Skip to main content

C# Type Inference In Generic Methods + Leveraging that from Extension Methods – A Quick Note

This is a back to basics post.

As you may already know, C# compiler don’t support type inference for generic classes, but it supports type inference for generic methods. To illustrate the point, let us consider a very simple example.

class Program
    {
        //Our generic IsGreaterThan method
        public static bool IsGreaterThan<T>(T x, T y) where T : IComparable<T>
        {
            return (x.CompareTo(y) > 0);
        }

        static void Main(string[] args)
        {
            //You don't need to explicitly specify IsGreaterThan<int>
            var result = IsGreaterThan(20,10);
            Console.WriteLine(result); 
        }

    }

As you can see, we are not specifying the type explicitly, while calling our IsGreaterThan method - it is inferred automatically by the compiler. That is simple, isn’t it? Now, things become a a bit more interesting when you combine Generic method type inference with extension methods. Have a look at this code, we just made our IsGreaterThan<T> method an extension method.

  public static class UtilExtensions
    {
        //Our generic IsGreaterThan extension method
        public static bool IsGreaterThan<T>(this T x, T y) where T : IComparable<T>
        {
            return (x.CompareTo(y) > 0);
        }      
    }
    
    class Program
    {
        static void Main(string[] args)
        {
            //You still don't need to explicitly specify IsGreaterThan<int>
            var result = 20.IsGreaterThan(10);
            Console.WriteLine(result);

        }

    }

As you can see, we are still good - the compiler can still infer the types. And of course, you can leverage our IsGreaterThan against any IComparable implementation. Also, explore more back to basics posts.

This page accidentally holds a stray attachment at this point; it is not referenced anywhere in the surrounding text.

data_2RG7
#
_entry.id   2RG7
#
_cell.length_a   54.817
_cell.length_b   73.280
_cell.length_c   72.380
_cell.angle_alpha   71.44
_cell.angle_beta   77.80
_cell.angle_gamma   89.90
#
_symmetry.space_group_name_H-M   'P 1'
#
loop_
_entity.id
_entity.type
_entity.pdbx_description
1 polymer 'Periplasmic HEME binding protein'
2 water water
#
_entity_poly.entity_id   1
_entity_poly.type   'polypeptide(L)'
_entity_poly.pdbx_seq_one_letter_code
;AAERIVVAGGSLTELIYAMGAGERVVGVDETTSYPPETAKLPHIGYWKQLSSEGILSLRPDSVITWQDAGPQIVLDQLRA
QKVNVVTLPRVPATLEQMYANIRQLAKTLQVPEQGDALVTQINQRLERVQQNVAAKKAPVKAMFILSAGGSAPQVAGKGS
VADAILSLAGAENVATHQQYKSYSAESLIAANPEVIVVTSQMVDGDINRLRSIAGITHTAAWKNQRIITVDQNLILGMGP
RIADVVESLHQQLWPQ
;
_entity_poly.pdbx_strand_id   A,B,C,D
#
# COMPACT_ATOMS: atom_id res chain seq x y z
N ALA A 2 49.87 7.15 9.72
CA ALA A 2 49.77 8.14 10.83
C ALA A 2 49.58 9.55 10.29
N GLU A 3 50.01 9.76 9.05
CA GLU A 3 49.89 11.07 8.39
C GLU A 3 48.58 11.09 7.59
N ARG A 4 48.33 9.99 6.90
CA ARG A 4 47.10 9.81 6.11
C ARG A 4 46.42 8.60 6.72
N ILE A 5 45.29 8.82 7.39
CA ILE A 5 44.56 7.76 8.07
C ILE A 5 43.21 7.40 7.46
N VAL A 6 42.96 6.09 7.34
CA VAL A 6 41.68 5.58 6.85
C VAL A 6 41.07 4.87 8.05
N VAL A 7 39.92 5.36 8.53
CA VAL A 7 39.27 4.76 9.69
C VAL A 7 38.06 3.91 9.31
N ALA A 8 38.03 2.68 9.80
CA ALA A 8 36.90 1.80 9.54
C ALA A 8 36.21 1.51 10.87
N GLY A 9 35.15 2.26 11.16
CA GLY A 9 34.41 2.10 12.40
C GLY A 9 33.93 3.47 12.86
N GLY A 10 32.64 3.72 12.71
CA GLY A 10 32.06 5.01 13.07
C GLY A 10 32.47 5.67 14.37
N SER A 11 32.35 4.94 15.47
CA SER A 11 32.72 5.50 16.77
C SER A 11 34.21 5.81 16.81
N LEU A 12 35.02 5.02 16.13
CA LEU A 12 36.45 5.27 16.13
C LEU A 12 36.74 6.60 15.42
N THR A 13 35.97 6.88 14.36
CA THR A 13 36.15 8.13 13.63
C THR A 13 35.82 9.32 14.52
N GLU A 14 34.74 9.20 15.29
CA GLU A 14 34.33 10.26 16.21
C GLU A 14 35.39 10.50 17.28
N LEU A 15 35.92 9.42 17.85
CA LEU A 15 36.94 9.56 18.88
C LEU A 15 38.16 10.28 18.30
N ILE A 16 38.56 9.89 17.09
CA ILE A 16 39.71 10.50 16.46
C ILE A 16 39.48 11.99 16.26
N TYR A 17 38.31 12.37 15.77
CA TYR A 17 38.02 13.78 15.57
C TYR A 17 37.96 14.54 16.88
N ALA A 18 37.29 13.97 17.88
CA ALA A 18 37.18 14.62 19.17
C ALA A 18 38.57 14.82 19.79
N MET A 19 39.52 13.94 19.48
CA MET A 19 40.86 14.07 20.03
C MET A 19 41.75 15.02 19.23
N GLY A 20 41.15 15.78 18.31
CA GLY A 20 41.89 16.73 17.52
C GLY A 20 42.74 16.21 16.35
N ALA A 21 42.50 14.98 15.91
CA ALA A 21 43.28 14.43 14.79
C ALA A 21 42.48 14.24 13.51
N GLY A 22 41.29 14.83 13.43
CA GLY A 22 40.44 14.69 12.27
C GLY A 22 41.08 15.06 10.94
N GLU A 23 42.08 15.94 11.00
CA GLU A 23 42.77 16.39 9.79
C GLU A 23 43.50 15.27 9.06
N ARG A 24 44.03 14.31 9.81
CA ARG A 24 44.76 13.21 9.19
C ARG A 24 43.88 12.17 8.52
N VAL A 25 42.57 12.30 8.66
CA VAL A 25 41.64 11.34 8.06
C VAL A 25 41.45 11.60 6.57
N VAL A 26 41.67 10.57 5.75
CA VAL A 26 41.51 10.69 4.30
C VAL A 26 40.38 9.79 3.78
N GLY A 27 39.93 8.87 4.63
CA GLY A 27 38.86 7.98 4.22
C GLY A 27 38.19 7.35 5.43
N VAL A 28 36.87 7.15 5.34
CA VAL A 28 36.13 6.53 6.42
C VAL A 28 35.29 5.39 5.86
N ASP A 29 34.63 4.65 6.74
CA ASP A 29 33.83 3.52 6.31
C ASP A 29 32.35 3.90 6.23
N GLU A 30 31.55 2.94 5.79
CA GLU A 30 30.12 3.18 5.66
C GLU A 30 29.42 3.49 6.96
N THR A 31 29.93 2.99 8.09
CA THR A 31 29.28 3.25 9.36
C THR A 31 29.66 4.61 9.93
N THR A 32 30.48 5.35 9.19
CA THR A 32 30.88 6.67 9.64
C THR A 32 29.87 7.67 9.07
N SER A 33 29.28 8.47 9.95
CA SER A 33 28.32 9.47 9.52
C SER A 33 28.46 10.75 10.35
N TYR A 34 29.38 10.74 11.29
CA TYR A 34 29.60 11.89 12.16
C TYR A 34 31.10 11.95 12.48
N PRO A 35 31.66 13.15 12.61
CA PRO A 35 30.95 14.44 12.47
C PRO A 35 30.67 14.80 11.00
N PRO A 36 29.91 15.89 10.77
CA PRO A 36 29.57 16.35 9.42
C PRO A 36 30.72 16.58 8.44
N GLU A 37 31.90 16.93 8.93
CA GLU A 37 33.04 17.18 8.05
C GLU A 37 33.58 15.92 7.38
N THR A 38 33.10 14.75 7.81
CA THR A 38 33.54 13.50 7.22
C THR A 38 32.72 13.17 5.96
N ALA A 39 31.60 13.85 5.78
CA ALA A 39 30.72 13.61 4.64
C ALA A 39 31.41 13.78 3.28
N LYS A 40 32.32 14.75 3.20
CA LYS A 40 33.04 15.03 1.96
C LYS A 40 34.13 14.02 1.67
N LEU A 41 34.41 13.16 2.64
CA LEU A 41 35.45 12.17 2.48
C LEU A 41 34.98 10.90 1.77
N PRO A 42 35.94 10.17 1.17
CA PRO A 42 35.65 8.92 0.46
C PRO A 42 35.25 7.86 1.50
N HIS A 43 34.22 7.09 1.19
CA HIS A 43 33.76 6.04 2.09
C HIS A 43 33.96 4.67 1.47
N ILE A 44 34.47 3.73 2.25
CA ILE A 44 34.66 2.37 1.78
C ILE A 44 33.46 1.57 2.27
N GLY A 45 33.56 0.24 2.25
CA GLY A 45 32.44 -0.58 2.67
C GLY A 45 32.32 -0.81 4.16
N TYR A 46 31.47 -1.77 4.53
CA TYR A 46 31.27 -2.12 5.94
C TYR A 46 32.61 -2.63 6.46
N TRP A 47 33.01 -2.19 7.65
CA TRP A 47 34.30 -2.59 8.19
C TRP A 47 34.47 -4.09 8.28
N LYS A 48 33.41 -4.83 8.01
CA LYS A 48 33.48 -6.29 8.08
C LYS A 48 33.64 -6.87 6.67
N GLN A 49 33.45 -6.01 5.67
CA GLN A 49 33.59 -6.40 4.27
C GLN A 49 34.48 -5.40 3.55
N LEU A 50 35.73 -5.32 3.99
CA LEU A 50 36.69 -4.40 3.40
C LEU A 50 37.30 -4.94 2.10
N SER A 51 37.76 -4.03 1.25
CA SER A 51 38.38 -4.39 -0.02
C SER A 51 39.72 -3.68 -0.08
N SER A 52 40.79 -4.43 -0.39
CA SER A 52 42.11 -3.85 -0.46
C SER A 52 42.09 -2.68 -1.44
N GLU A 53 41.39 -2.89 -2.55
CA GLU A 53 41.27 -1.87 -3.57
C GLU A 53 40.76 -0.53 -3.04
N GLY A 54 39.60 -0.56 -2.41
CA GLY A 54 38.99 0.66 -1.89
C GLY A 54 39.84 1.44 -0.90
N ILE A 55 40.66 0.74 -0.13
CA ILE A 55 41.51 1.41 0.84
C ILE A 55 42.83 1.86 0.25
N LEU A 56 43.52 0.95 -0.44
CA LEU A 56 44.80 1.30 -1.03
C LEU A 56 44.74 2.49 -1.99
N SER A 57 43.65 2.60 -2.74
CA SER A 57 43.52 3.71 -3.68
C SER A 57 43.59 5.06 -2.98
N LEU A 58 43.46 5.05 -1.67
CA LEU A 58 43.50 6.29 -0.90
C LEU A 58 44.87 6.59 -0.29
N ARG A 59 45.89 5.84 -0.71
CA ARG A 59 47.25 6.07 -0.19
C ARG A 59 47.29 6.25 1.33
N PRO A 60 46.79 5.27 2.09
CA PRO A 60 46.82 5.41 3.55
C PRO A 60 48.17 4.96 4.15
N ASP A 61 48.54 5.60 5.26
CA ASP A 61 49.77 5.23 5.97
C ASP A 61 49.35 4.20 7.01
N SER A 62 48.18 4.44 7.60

Popular posts from this blog

Creating a quick Todo listing app on Windows using IIS7, Node.js and Mongodb

As I mentioned in my last post, more and more organizations are leaning towards Web Oriented Architecture (WOA) which are highly scalable. If you were exploring cool, scalable options to build highly performing web applications, you know what Node.js is for.After following the recent post from Scott Hanselman, I was up and running quickly with Node.js. In this post, I’ll explain step by step how I’ve setup Node.js and Mongodb to create a simple Todo listing application.Setting up Node.jsThis is what I’ve done.1 – Goto http://nodejs.org/, scroll down and download node.exe for Windows, and place it in your c:\node folder2 – Goto IIS Node project in Git at https://github.com/tjanczuk/iisnode, download the correct ‘retail’ link of IIS Node zip file (I downloaded the already built retail package, otherwise you can download and build from the source).3 – Extract the zip file some where, and run the install.bat or install_iisexpress.bat depending on your IIS Version. If you don’t have IIS in…

MVVM - Binding Multiple Radio Buttons To a single Enum Property in WPF

I had a property in my View Model, of an Enum type, and wanted to bind multiple radio buttons to this.

Firstly, I wrote a simple Enum to Bool converter, like this.

public class EnumToBoolConverter : IValueConverter { #region IValueConverter Members public object Convert(object value, Type targetType, object parameter, System.Globalization.CultureInfo culture) { if (parameter.Equals(value)) return true; else return false; } public object ConvertBack(object value, Type targetType, object parameter, System.Globalization.CultureInfo culture) { return parameter; } #endregion }

And my enumeration is like

public enum CompanyTypes { Type1Comp, Type2Comp, Type3Comp } Now, in my XAML, I provided the enumeration as the ConverterParameter, of the Converter we wrote earlier, like
<Wi…

Top 7 Coding Standards & Guideline Documents For C#/.NET Developers

Some time back, I collated a list of 7 Must Read, Free EBooks for .NET Developers, and a lot of people found it useful. So, I thought about putting together a list of Coding Standard guidelines/checklists for .NET /C# developers as well.As you may already know, it is easy to come up with a document - the key is in implementing these standards in your organization, through methods like internal trainings, Peer Reviews, Check in policies, Automated code review tools etc. You can have a look at FxCop and/or StyleCop for automating the review process to some extent, and can customize the rules based on your requirements.Anyway, here is a list of some good Coding Standard Documents. They are useful not just from a review perspective - going through these documents can definitely help you and me to iron out few hidden glitches we might have in the programming portion of our brain. So, here we go, the listing is not in any specific order.1 – IDesign C# Coding StandardsIDesign C# coding stand…